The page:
Originally published Feb. 12, 2016
A paper closely related to my recent translation on lay elders is the following:
Collver, Albert. “Lay Elders-A Brief Overview of Their Origin in the Missouri Synod: Implications for Elders Today.” CONCORDIA JOURNAL 32.1 (2006): 38.
It is available here: http://bit.ly/2Uc50SY
To be clear, I was unaware of this paper until after I completed my translation. The paper is a historical review of material published within the Missouri Synod which treats the office of lay elder. Collver spends over four pages discussing Walther’s 1858 Lehre und Wehrearticle. In doing so, Collver certainly does not accept Walther’s justifications of lay-elders uncritically. After treating this material, he goes on to summarize material from other works of Walther, namely Kirche und Amt  and Die Rechte Gestalt  where lay-elders are mentioned. And he finishes his article by examining work published by Theodore Graebner in 1915 and 1916 (and then again later), who desired to present and augment Walther’s argument for lay-elders to the rapidly changing WWI and post-WWI Missouri Synod which was in the midst of changing primary languages.
In between the Walther and Graebner material, Collver usefully documents public disagreement expressed by Dr. Charles Krauth of the General Council toward Walther’s justification of lay-elders. A report is quoted by Collver from the Oct 22, 1874 issue of The Lutheran and Missionary which summarizes the disagreement and presents at least two counter arguments to Walther’s position.
Collver’s article is useful as a historical summary. And it is primarily intended to introduce the Missouri Synod historical sources. But Collver’s article proceeds to offer some historical and theological analysis of some of Walther’s arguments. And here it loses its way in between roles and offers only a partial analysis of a limited selection of Walther’s arguments.
Collver notes that in Walther and Graebner’s presentation regarding lay-elders or ruling-elders, 1 Tim. 5:17 is “the lynch pin passage.” . But he dismisses their exegesis of the passage stating it is different from Luther and the church before Luther. Walther’s exegesis is the exegesis of Calvin. However, ultimately he concludes that since Walther and Graebner, unlike many of the Reformed, view the office of lay-elder as a matter of freedom and not a divine requirement for the church, “we need not agree with Walther’s interpretation (of 1 Tim 5:17) to retain, utilize, and be thankful of the lay elders who serve in our congregations.”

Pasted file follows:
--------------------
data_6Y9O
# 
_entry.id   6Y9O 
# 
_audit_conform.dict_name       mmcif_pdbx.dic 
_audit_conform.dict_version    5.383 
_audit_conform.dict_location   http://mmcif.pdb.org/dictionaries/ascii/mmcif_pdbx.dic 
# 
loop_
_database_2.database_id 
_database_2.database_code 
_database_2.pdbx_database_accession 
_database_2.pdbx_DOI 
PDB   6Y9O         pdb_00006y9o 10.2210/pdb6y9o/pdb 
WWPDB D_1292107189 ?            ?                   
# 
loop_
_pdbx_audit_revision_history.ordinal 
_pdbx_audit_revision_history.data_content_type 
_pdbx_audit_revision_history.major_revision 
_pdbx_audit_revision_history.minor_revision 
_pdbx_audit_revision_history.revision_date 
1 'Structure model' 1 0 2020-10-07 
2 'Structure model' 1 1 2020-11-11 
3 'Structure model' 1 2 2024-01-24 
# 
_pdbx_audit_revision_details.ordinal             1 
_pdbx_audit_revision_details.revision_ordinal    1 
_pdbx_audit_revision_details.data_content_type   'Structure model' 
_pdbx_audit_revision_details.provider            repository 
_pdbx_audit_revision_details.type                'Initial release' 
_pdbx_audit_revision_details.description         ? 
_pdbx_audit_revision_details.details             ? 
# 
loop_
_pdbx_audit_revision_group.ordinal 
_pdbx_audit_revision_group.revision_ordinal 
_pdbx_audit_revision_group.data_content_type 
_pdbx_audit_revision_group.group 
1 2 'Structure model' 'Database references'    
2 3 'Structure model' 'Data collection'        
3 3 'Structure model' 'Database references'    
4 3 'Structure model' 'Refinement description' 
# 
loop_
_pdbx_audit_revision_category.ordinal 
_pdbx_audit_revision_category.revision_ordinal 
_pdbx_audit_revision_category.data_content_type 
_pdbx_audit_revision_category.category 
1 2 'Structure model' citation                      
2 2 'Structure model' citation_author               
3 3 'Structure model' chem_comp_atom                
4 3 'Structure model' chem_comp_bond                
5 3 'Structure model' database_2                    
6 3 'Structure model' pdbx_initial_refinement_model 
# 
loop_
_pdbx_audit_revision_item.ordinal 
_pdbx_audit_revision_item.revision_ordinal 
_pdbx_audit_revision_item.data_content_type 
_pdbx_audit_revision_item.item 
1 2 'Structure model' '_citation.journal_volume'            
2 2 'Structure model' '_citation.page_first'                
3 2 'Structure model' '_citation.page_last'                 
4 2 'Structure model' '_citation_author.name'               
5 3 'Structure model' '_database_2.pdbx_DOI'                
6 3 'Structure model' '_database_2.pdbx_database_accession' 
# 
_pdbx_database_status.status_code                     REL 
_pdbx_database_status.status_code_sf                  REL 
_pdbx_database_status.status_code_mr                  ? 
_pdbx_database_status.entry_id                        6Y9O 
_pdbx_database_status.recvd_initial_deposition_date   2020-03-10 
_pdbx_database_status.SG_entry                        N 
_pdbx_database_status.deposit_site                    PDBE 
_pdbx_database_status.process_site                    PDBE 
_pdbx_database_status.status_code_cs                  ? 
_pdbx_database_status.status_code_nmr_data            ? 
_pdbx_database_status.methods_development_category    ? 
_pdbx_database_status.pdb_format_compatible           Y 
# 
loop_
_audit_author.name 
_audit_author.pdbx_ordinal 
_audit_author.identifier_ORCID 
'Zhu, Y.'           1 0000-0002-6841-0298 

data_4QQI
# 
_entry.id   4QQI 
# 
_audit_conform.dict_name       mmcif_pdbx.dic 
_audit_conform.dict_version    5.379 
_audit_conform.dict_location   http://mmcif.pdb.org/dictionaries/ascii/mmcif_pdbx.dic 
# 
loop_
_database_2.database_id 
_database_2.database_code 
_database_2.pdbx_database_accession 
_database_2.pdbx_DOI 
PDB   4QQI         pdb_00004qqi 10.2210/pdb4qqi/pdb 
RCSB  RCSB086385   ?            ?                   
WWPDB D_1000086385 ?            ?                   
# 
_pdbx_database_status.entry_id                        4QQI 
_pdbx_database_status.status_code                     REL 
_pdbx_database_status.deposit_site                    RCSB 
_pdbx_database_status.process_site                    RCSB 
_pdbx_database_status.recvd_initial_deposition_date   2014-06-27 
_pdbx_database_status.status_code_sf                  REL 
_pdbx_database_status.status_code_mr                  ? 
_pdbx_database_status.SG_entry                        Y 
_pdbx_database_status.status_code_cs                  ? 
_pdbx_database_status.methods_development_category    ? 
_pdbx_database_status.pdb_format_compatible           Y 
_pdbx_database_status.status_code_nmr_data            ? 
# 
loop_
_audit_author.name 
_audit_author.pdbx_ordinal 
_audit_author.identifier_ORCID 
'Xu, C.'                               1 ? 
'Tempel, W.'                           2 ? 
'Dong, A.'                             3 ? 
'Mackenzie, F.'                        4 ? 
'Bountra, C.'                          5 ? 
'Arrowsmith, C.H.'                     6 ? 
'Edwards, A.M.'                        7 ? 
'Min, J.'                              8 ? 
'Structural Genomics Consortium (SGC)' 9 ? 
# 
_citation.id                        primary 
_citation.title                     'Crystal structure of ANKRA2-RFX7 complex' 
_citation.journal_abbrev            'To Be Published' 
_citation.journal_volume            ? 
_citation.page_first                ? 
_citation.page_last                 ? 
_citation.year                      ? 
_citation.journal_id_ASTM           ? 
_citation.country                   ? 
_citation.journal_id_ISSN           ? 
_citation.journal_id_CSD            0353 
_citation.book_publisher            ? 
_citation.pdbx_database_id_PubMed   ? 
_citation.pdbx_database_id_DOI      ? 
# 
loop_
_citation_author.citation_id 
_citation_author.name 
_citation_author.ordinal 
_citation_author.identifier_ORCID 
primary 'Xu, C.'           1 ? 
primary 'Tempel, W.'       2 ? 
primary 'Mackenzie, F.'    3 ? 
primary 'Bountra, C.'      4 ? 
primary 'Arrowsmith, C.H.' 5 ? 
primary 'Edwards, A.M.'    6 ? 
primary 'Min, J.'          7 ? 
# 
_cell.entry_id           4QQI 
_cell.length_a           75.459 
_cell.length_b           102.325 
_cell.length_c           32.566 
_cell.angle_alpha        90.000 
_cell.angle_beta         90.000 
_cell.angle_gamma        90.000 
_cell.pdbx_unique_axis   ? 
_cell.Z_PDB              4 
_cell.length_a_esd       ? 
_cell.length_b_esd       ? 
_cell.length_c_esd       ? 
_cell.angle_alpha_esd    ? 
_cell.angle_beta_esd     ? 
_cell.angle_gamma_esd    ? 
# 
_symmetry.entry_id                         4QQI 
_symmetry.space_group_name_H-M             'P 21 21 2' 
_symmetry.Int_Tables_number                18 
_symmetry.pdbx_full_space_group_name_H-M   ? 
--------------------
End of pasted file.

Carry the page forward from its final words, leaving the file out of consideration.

At a minimum, Collver uncritically accepts and presents wide sweeping historical statements about the pre-Lutheran exegesis of 1 Tim. 5:17 without providing any proof. In doing so, he simultaneously very lightly dismisses all the opinions of the Orthodox Lutheran authorities produced by Walther, primarily on the basis that they are neither Chemnitz nor Gerhard as if these are the only serious Lutheran teachers to be concerned with post-Luther. And so Collver ultimately rejects the exegetical argument Walther offers for the historicity of lay-elders. I emphasize again that Walther’s usage of 1 Tim. 5:17 was as a historical witness that such lay-elders existed in Pauline congregations, not, as with some of the Reformed, as proof of a divine or apostolic mandate for the necessity of such an office. And in that point Collver ultimately tries to find common ground with Walther as noted above.
In dismissing 1 Tim. 5:17 as a historical witness, Collver skips any other historical arguments dealing with the next 1500 years, and gives the impression he supports the interpretation that “lay-elders” or “ruling-elders” were an originally Calvinistic innovation later accepted by various (but few) Lutherans and then ultimately by Walther. In taking this position, Collver does not address at all other arguments presented by Walther based upon similar ecclesiastical roles for laymen in the church as shown by the German consistories or some of the specific German church orders Walther produces. Nor does he address the patristic material Walther offers.
Indeed, one might say that the choices of analysis Collver chooses to offer and not offer may more reflect the spirit and strengths (and weaknesses) of the Missouri Synod as much as it reflects any fundamental weaknesses in Walther’s argumentation. But that would be a bold assertion on my part.
Having said all of the above, I can largely agree with Collver’s concluding remark that:
Walther’s introduction of lay elders to the Lutheran church in America was not based on particular Scripture passages that instituted this office; rather, it was based on the church’s freedom in Christ. Walther’s teaching on auxiliary offices formed the basis for the lay elder.